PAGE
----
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Influential national teachers union backs strikes as tool in school reopening fight


Chicago Teachers Union members and supporters join a car caravan outside the Chicago school district’s headquarters in a protest over teacher safety on July 22, 2020.

(Photo by Max Herman/NurPhoto via Getty Images)

The nation’s second-largest teachers union says it will support strikes over teacher safety as heated discussions continue about whether and how to reopen schools for in-person instruction this fall. 

It’s a symbolic move, and many teachers unions lack the legal ability to strike in a traditional way. But it’s the clearest signal yet that the unions will be a major force in school reopening decisions and are readying to block proposals they feel don’t go far enough to protect educators — which could further politicize the national debate over school reopening.  

“If the authorities don’t get it right, and they don’t protect the safety and health of those we represent and those we serve, nothing is off the table — not advocacy or protests, negotiations, grievances or lawsuits, or, if necessary as a last resort, safety strikes,” said Randi Weingarten, the head of the American Federation of Teachers, at the union’s biennial convention on Tuesday.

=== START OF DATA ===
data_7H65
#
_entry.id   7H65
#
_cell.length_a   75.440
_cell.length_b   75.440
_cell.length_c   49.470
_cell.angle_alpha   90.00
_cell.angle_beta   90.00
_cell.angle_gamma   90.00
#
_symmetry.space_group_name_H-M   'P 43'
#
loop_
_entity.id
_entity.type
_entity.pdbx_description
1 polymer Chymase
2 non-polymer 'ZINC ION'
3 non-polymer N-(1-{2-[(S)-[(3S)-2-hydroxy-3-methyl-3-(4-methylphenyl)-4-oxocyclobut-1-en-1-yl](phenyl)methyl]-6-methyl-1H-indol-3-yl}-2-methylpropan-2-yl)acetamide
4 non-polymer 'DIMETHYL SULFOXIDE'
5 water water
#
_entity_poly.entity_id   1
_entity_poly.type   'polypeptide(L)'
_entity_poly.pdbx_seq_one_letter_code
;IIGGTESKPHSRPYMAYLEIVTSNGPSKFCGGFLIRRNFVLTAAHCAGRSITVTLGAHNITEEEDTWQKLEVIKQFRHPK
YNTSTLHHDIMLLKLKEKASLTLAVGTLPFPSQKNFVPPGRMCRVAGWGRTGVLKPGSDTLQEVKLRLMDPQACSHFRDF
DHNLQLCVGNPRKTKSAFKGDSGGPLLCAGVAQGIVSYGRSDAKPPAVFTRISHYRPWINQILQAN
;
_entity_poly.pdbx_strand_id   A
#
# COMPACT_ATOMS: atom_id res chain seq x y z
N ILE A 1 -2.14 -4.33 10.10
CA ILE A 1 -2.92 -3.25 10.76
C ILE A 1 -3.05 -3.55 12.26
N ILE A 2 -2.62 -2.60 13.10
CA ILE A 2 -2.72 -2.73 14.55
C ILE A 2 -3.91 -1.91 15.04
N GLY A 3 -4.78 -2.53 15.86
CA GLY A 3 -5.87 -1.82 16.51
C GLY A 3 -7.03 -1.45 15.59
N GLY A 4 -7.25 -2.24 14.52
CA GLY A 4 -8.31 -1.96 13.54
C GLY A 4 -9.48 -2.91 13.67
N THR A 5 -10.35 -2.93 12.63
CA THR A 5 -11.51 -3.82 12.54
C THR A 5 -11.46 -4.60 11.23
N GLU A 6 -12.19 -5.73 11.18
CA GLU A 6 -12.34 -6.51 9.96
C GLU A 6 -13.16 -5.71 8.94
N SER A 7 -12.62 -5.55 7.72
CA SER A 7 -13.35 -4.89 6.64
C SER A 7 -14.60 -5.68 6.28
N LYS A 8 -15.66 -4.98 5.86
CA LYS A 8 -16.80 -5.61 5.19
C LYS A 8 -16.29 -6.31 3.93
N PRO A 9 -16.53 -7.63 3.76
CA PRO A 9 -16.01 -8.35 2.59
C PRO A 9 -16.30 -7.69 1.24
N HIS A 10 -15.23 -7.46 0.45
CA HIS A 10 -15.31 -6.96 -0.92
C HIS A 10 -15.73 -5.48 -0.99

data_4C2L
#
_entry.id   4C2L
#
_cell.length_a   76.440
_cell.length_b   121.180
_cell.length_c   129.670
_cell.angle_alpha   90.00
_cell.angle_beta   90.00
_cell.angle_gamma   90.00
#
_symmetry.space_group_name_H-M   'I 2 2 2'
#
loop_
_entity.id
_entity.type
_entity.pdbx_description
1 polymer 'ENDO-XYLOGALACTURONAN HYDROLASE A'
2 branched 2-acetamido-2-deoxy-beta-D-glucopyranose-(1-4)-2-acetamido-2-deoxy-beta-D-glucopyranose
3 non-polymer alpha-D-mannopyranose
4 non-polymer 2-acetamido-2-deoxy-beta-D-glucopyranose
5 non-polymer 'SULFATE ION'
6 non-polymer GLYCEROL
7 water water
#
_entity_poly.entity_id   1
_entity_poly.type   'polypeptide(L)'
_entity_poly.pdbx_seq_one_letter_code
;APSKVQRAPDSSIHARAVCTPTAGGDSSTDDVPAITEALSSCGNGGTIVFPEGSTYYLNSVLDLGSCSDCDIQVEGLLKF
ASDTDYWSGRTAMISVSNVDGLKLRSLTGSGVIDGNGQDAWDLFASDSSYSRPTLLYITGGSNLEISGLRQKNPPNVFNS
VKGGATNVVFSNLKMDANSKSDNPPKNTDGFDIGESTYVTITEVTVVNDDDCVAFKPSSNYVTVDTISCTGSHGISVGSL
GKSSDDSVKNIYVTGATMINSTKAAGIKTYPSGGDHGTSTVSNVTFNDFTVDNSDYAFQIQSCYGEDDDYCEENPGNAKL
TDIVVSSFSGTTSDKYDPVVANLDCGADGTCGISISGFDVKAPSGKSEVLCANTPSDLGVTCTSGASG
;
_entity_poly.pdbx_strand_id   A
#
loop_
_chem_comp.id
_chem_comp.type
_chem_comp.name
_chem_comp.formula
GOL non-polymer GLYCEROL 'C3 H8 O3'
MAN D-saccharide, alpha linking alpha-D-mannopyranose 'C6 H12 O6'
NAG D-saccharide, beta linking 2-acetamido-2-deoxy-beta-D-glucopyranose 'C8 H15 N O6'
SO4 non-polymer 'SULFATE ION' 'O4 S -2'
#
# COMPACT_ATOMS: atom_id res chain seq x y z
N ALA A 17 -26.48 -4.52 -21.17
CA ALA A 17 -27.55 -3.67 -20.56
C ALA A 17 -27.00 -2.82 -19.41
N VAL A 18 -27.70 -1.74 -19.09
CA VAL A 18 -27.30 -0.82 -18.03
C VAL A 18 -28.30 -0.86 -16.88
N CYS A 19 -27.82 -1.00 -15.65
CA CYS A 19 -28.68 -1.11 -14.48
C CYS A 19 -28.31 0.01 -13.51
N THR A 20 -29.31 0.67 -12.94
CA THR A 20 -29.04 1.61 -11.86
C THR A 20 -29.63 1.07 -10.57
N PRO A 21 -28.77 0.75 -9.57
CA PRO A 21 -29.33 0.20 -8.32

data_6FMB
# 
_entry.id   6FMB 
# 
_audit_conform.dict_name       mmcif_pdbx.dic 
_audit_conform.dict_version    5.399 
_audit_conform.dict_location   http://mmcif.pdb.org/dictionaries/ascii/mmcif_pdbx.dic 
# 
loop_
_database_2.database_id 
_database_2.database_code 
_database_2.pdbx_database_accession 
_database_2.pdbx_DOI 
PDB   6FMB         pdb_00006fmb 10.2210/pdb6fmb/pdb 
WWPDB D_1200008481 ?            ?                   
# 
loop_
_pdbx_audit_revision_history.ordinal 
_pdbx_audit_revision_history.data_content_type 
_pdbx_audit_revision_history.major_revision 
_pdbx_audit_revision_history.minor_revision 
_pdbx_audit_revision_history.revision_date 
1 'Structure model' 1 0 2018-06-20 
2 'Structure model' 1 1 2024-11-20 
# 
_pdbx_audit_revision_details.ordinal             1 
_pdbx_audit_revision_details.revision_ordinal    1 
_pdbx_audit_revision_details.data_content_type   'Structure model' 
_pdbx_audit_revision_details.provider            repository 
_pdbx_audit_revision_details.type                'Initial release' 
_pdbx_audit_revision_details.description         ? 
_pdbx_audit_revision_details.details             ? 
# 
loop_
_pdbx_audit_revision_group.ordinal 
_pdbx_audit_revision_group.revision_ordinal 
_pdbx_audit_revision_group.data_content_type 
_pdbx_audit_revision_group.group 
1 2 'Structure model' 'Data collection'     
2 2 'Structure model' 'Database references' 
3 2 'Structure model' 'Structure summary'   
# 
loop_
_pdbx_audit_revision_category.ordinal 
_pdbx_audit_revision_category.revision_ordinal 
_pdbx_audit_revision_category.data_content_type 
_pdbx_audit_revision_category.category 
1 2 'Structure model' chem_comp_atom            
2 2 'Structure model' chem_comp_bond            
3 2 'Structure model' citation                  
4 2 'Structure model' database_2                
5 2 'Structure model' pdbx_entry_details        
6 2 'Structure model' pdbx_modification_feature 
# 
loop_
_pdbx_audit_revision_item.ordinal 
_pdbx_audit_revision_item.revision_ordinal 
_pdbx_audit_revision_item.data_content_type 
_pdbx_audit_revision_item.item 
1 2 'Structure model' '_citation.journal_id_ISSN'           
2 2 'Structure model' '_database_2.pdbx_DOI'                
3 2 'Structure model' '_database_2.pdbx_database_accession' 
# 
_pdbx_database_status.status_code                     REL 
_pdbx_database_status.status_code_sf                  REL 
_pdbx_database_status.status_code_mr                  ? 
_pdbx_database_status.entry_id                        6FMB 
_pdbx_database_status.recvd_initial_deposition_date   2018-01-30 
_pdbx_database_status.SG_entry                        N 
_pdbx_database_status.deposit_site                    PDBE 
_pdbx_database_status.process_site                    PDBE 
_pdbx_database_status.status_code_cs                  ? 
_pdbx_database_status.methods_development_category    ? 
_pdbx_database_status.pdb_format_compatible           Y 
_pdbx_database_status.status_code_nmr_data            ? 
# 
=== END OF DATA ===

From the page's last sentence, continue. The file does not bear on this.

A resolution, passed by the AFT’s executive council, says the union would back local or state-led teachers strikes over educator health and safety during the pandemic “on a case-by-case basis” and “as a last resort.” It’s an extension of rhetoric Weingarten has used for months, but marks the first time the union has explicitly endorsed teachers strikes as a tactic.

Already, the AFT and the National Education Association, the largest national teachers union, have supported a lawsuit against Florida’s governor and education commissioner, who have ordered schools to offer five days a week of in-person instruction to families who want it. Several large districts in Florida, where COVID-19 cases have continued to rise, have announced their intention to start the year fully remotely anyway.